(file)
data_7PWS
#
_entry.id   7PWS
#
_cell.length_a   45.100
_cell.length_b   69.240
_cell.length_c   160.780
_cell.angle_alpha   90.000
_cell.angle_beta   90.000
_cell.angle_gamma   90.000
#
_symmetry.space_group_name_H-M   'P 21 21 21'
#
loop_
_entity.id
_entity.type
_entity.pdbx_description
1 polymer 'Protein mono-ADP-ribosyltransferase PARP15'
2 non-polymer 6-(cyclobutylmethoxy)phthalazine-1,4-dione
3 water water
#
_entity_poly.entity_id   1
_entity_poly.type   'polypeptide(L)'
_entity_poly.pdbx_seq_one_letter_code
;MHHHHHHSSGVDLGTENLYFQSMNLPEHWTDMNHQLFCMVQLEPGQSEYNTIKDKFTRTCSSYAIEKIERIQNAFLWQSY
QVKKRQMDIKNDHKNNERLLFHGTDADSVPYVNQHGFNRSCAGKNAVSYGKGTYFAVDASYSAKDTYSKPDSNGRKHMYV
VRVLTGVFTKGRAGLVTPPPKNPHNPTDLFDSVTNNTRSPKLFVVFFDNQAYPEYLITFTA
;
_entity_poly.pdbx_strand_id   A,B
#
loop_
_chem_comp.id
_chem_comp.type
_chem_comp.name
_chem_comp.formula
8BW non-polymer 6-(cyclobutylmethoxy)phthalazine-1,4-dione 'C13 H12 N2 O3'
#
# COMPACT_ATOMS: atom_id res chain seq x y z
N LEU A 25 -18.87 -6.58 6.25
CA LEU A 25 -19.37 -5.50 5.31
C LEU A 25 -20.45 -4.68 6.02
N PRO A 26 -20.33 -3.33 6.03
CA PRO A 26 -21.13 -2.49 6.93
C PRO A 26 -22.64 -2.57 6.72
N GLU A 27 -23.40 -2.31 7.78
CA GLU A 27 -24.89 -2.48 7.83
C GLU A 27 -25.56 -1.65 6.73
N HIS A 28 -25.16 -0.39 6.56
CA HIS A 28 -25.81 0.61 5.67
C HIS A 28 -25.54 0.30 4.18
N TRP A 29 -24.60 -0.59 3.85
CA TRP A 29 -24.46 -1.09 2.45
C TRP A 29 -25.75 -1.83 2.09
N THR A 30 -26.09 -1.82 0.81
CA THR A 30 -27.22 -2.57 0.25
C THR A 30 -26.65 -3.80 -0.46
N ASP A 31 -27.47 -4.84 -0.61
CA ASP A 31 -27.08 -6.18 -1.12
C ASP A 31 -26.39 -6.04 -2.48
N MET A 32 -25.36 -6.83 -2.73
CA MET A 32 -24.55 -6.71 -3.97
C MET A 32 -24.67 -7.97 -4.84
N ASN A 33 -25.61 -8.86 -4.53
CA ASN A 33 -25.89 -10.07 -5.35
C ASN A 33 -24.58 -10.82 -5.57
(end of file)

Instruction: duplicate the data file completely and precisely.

data_7PWS
#
_entry.id   7PWS
#
_cell.length_a   45.100
_cell.length_b   69.240
_cell.length_c   160.780
_cell.angle_alpha   90.000
_cell.angle_beta   90.000
_cell.angle_gamma   90.000
#
_symmetry.space_group_name_H-M   'P 21 21 21'
#
loop_
_entity.id
_entity.type
_entity.pdbx_description
1 polymer 'Protein mono-ADP-ribosyltransferase PARP15'
2 non-polymer 6-(cyclobutylmethoxy)phthalazine-1,4-dione
3 water water
#
_entity_poly.entity_id   1
_entity_poly.type   'polypeptide(L)'
_entity_poly.pdbx_seq_one_letter_code
;MHHHHHHSSGVDLGTENLYFQSMNLPEHWTDMNHQLFCMVQLEPGQSEYNTIKDKFTRTCSSYAIEKIERIQNAFLWQSY
QVKKRQMDIKNDHKNNERLLFHGTDADSVPYVNQHGFNRSCAGKNAVSYGKGTYFAVDASYSAKDTYSKPDSNGRKHMYV
VRVLTGVFTKGRAGLVTPPPKNPHNPTDLFDSVTNNTRSPKLFVVFFDNQAYPEYLITFTA
;
_entity_poly.pdbx_strand_id   A,B
#
loop_
_chem_comp.id
_chem_comp.type
_chem_comp.name
_chem_comp.formula
8BW non-polymer 6-(cyclobutylmethoxy)phthalazine-1,4-dione 'C13 H12 N2 O3'
#
# COMPACT_ATOMS: atom_id res chain seq x y z
N LEU A 25 -18.87 -6.58 6.25
CA LEU A 25 -19.37 -5.50 5.31
C LEU A 25 -20.45 -4.68 6.02
N PRO A 26 -20.33 -3.33 6.03
CA PRO A 26 -21.13 -2.49 6.93
C PRO A 26 -22.64 -2.57 6.72
N GLU A 27 -23.40 -2.31 7.78
CA GLU A 27 -24.89 -2.48 7.83
C GLU A 27 -25.56 -1.65 6.73
N HIS A 28 -25.16 -0.39 6.56
CA HIS A 28 -25.81 0.61 5.67
C HIS A 28 -25.54 0.30 4.18
N TRP A 29 -24.60 -0.59 3.85
CA TRP A 29 -24.46 -1.09 2.45
C TRP A 29 -25.75 -1.83 2.09
N THR A 30 -26.09 -1.82 0.81
CA THR A 30 -27.22 -2.57 0.25
C THR A 30 -26.65 -3.80 -0.46
N ASP A 31 -27.47 -4.84 -0.61
CA ASP A 31 -27.08 -6.18 -1.12
C ASP A 31 -26.39 -6.04 -2.48
N MET A 32 -25.36 -6.83 -2.73
CA MET A 32 -24.55 -6.71 -3.97
C MET A 32 -24.67 -7.97 -4.84
N ASN A 33 -25.61 -8.86 -4.53
CA ASN A 33 -25.89 -10.07 -5.35
C ASN A 33 -24.58 -10.82 -5.57